Michael Brenner
American Foreign Policy in the Post-Trump Era
Luciana Bohne
Crossing the Acheron: Back to Vietnam
Robert Hunziker
The Political Era of Climate Refugees
Stephen Cooper
Alabama’s Last Execution was an Atrocity
Pete Dolack
Work Harder So Speculators Can Get More
Joyce Nelson
Canadians Launch Constitutional Challenge Against CETA
John Laforge
US Uranium Weapons Have Been Used in Syria
Paul Edwards
The Vision Thing ’16
Arshad Khan
Hillary, Trump and Sartre: How Existentialism Disrobes the Major Presidential Candidates
Peter Lee
It’s ON! Between Duterte and America
Joseph Grosso
Starchitects in the City: Vanity Fair and Gentrification
Patrick Carr
Economic Racial Disparity in North Carolina
David Swanson
Public vs. Media on War
Chris Gilbert
Demo Derby in Venezuela: The Left’s New Freewheeling Politics
Binoy Kampmark
Nobel Confusion: Ramos-Horta, Trump and World Disorder
Stephen Cooper
Alabama’s Last Execution Was an Atrocity
Binoy Kampmark
Nobel Confusion: Ramos-Horta, Trump and World Disorder
Russell Mokhiber
Lucifer’s Banker: Bradley Birkenfeld on Corporate Crime in America
Ron Jacobs
Death to the Fascist Insect! The SLA and the Cops
Cesar Chelala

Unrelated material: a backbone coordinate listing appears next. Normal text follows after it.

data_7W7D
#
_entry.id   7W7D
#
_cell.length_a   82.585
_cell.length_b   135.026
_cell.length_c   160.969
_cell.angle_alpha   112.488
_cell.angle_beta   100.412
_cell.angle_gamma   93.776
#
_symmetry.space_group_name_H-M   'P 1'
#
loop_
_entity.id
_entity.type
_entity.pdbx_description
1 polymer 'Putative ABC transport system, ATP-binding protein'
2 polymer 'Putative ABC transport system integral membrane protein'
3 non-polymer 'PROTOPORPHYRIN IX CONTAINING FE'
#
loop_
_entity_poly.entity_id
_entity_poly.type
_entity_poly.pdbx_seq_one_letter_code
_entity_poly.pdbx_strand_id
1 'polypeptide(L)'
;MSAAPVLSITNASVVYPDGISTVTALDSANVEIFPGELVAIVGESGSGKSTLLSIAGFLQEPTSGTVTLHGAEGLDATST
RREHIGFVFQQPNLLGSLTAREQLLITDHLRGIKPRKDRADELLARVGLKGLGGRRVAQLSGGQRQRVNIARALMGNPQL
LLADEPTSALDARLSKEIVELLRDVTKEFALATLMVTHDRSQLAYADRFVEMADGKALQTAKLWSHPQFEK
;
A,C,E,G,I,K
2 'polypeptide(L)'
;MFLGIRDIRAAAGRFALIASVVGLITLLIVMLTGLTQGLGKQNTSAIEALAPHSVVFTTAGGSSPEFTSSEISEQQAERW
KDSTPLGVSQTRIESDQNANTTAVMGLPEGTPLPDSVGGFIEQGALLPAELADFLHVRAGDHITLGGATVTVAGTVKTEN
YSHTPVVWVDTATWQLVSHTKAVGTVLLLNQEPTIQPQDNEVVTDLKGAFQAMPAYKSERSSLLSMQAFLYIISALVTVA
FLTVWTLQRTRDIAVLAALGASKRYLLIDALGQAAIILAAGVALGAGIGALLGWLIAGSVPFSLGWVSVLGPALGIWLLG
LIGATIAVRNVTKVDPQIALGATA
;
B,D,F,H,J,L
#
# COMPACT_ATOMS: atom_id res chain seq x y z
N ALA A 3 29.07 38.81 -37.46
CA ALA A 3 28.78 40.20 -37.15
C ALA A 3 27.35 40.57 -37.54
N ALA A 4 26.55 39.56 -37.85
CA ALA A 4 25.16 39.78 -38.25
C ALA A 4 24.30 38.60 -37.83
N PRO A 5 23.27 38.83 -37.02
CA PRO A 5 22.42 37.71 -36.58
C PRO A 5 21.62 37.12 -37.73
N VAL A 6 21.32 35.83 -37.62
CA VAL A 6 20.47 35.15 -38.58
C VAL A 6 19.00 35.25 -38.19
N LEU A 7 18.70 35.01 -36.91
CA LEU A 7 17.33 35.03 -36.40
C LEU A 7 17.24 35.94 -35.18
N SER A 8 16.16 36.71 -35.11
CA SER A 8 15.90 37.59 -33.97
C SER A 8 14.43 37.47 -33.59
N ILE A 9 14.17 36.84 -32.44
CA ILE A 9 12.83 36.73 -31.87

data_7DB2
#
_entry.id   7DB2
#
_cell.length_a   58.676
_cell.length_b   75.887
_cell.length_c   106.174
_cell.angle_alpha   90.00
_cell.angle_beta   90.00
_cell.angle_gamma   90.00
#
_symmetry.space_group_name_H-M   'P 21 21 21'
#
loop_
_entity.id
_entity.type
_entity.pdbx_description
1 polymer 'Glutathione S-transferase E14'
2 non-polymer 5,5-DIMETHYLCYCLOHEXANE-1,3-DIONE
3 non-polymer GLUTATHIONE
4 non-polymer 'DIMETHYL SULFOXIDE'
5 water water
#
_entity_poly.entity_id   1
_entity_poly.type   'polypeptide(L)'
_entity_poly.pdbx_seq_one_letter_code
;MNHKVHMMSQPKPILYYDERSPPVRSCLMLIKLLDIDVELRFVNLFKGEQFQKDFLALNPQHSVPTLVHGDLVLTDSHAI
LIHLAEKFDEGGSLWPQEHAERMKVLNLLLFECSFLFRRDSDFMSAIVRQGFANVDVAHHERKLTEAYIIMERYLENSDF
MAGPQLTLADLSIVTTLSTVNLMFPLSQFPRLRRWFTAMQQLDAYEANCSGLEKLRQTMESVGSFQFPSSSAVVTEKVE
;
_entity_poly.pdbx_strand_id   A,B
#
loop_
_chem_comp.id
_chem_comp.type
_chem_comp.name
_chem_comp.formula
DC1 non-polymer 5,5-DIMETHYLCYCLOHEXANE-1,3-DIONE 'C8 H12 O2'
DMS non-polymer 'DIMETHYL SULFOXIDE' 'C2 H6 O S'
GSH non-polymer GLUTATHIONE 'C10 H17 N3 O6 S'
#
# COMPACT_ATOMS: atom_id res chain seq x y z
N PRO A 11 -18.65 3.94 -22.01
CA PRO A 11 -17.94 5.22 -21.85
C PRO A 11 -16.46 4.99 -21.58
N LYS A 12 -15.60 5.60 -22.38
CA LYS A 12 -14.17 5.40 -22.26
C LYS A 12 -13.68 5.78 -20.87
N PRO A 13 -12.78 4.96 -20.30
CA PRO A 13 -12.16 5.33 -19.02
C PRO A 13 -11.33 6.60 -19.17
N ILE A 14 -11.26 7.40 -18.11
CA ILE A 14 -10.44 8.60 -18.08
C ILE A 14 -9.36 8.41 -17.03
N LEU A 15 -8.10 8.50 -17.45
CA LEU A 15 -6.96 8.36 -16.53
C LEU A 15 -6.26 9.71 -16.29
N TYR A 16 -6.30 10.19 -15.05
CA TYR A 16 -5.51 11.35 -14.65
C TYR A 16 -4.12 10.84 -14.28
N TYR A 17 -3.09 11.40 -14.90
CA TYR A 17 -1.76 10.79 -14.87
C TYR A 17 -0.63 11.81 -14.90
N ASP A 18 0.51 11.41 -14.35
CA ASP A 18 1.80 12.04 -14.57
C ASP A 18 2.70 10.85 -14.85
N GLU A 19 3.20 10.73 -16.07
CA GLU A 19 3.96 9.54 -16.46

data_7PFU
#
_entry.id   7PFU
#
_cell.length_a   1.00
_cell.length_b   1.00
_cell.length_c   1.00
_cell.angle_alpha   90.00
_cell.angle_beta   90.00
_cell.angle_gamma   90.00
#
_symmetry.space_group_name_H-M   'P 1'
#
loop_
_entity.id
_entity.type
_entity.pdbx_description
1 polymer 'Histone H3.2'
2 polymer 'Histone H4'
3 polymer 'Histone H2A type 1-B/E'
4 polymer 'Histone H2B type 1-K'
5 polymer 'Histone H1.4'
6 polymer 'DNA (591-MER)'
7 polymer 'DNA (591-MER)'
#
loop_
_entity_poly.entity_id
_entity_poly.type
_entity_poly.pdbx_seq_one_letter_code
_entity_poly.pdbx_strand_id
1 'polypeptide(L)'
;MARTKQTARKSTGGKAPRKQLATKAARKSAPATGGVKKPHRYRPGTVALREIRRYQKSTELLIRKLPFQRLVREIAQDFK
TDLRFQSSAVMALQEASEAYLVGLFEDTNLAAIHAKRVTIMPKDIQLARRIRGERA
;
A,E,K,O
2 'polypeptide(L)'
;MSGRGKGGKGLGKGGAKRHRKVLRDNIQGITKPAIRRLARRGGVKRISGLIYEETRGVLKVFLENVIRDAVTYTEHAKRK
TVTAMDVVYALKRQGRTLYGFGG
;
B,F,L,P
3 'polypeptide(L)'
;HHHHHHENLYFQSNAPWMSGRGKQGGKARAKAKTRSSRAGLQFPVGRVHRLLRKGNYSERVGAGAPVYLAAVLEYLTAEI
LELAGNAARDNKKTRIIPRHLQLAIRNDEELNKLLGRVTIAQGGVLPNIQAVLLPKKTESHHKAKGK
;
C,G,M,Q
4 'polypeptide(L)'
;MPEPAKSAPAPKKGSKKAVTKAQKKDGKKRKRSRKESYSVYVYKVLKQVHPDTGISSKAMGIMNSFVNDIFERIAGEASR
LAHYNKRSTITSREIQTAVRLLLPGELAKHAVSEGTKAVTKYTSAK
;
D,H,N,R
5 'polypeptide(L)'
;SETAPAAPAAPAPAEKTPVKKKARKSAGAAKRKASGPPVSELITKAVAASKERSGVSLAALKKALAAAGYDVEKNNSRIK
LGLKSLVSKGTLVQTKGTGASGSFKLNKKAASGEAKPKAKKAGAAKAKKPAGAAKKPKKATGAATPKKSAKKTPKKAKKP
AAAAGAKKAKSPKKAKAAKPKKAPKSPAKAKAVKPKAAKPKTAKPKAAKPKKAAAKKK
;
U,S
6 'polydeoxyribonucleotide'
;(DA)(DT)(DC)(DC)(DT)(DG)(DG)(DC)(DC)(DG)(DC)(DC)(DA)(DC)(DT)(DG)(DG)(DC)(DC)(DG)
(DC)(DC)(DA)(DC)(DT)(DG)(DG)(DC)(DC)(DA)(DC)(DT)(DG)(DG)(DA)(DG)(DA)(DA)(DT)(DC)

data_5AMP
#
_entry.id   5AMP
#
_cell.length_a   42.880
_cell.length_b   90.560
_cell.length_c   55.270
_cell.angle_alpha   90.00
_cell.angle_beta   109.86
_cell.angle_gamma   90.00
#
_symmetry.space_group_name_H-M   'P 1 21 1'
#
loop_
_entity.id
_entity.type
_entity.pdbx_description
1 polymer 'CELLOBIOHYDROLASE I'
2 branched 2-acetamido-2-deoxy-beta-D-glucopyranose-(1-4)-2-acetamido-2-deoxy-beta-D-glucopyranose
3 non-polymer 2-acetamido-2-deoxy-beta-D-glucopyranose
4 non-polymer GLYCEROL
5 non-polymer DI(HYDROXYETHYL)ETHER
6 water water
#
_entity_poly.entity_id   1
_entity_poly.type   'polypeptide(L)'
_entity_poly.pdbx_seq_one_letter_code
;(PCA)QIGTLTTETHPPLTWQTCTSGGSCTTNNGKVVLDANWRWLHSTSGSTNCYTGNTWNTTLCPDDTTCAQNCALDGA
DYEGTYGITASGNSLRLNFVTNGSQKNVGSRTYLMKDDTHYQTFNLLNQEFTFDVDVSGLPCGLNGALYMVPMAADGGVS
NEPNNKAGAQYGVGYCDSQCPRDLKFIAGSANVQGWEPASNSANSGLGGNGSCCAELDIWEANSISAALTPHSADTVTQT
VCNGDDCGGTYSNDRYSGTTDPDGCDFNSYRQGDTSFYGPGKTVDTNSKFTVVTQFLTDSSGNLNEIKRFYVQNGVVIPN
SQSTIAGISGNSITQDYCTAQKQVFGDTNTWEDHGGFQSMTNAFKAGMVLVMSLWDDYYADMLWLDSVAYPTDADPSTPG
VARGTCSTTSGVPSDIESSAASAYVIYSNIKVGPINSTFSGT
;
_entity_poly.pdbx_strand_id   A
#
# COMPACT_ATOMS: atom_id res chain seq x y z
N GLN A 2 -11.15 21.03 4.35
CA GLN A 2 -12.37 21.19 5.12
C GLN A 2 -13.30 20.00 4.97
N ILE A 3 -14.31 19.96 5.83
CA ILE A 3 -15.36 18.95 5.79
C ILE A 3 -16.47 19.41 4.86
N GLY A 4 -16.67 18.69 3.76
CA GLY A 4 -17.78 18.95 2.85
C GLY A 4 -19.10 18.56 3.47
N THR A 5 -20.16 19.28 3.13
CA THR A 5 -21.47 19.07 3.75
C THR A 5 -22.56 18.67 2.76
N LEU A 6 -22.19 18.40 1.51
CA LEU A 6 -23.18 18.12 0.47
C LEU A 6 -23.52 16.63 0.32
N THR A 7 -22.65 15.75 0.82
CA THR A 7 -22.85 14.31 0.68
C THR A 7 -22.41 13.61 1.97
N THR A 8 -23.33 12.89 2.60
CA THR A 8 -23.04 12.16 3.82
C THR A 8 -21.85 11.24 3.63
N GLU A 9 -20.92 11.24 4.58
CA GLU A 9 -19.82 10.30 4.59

Embargo on Cuba is an Embarrassment for the United States
Jack Smith
And the Winner Is….
Ken Knabb
Beyond Voting: the Limits of Electoral Politics
Matt Peppe
An Alternate Narrative on Hillary Clinton and Donald Trump
James Rothenberg
Water Under the Bridge
Louis Yako
Remembering Rasul Gamzatov: The Poet of the People
Brian Cloughley
The US, NATO and the Pope
Louis Proyect
The Outsider-Insider: Isaac Babel’s Big Mistake
Martin Billheimer
Now and Then, Ancient Sorceries
October 27, 2016
Paul Street
An Identity-Politicized Election and World Series Lakefront Liberals Can Love
Matthew Stevenson
Sex and the Presidential City
Jim Kavanagh
Tom Hayden’s Haunting
CJ Hopkins
The Pathologization of Dissent
Mike Merryman-Lotze
The Inherent Violence of Israel’s Gaza Blockade
Robert Fisk
Is Yemen Too Much for the World to Take?
Shamus Cooke
Stopping Hillary’s Coming War on Syria
Jan Oberg
Security Politics and the Closing of the Open Society
Ramzy Baroud
The War on UNESCO: Al-Aqsa Mosque is Palestinian and East Jerusalem is Illegally Occupied
Colin Todhunter
Lower Yields and Agropoisons: What is the Point of GM Mustard in India?
Norman Pollack
The Election: Does It Matter Who Wins?
Nyla Ali Khan
The Political and Cultural Richness of Kashmiriyat